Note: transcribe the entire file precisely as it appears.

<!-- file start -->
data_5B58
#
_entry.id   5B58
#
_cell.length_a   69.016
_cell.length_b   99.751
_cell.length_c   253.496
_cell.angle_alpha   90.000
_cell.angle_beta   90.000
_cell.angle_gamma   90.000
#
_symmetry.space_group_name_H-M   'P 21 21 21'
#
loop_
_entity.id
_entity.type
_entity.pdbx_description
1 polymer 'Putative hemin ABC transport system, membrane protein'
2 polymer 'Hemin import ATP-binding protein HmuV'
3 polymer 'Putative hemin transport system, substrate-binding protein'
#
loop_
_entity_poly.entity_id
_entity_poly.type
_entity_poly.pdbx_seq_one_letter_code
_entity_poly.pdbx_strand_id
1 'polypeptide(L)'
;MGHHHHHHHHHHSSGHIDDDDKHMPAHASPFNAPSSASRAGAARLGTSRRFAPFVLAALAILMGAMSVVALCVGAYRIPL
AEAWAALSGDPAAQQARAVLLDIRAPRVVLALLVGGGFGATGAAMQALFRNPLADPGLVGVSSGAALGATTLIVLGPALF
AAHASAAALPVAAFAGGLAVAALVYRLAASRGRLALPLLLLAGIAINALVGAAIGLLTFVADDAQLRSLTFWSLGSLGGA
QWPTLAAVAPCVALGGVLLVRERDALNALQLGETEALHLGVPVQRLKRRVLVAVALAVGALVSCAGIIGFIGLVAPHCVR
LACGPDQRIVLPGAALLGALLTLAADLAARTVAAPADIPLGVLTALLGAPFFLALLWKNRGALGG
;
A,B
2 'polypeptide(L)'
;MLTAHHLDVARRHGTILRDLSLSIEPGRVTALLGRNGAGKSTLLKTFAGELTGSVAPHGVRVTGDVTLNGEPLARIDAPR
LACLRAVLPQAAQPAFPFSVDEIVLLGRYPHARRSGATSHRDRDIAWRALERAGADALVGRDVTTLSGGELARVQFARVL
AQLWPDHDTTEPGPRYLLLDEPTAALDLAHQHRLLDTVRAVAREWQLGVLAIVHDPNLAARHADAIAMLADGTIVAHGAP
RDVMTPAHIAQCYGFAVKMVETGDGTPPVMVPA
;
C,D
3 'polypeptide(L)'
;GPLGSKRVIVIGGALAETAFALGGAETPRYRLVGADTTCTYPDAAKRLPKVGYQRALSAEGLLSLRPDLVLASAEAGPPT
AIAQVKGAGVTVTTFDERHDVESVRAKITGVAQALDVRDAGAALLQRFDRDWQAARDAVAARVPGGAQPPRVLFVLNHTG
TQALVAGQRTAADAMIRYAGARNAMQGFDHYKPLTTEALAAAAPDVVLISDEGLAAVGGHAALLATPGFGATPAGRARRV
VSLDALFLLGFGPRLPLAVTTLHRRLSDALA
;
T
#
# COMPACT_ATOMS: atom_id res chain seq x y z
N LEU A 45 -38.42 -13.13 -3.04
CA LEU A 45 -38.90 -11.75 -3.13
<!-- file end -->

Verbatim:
data_5B58
#
_entry.id   5B58
#
_cell.length_a   69.016
_cell.length_b   99.751
_cell.length_c   253.496
_cell.angle_alpha   90.000
_cell.angle_beta   90.000
_cell.angle_gamma   90.000
#
_symmetry.space_group_name_H-M   'P 21 21 21'
#
loop_
_entity.id
_entity.type
_entity.pdbx_description
1 polymer 'Putative hemin ABC transport system, membrane protein'
2 polymer 'Hemin import ATP-binding protein HmuV'
3 polymer 'Putative hemin transport system, substrate-binding protein'
#
loop_
_entity_poly.entity_id
_entity_poly.type
_entity_poly.pdbx_seq_one_letter_code
_entity_poly.pdbx_strand_id
1 'polypeptide(L)'
;MGHHHHHHHHHHSSGHIDDDDKHMPAHASPFNAPSSASRAGAARLGTSRRFAPFVLAALAILMGAMSVVALCVGAYRIPL
AEAWAALSGDPAAQQARAVLLDIRAPRVVLALLVGGGFGATGAAMQALFRNPLADPGLVGVSSGAALGATTLIVLGPALF
AAHASAAALPVAAFAGGLAVAALVYRLAASRGRLALPLLLLAGIAINALVGAAIGLLTFVADDAQLRSLTFWSLGSLGGA
QWPTLAAVAPCVALGGVLLVRERDALNALQLGETEALHLGVPVQRLKRRVLVAVALAVGALVSCAGIIGFIGLVAPHCVR
LACGPDQRIVLPGAALLGALLTLAADLAARTVAAPADIPLGVLTALLGAPFFLALLWKNRGALGG
;
A,B
2 'polypeptide(L)'
;MLTAHHLDVARRHGTILRDLSLSIEPGRVTALLGRNGAGKSTLLKTFAGELTGSVAPHGVRVTGDVTLNGEPLARIDAPR
LACLRAVLPQAAQPAFPFSVDEIVLLGRYPHARRSGATSHRDRDIAWRALERAGADALVGRDVTTLSGGELARVQFARVL
AQLWPDHDTTEPGPRYLLLDEPTAALDLAHQHRLLDTVRAVAREWQLGVLAIVHDPNLAARHADAIAMLADGTIVAHGAP
RDVMTPAHIAQCYGFAVKMVETGDGTPPVMVPA
;
C,D
3 'polypeptide(L)'
;GPLGSKRVIVIGGALAETAFALGGAETPRYRLVGADTTCTYPDAAKRLPKVGYQRALSAEGLLSLRPDLVLASAEAGPPT
AIAQVKGAGVTVTTFDERHDVESVRAKITGVAQALDVRDAGAALLQRFDRDWQAARDAVAARVPGGAQPPRVLFVLNHTG
TQALVAGQRTAADAMIRYAGARNAMQGFDHYKPLTTEALAAAAPDVVLISDEGLAAVGGHAALLATPGFGATPAGRARRV
VSLDALFLLGFGPRLPLAVTTLHRRLSDALA
;
T
#
# COMPACT_ATOMS: atom_id res chain seq x y z
N LEU A 45 -38.42 -13.13 -3.04
CA LEU A 45 -38.90 -11.75 -3.13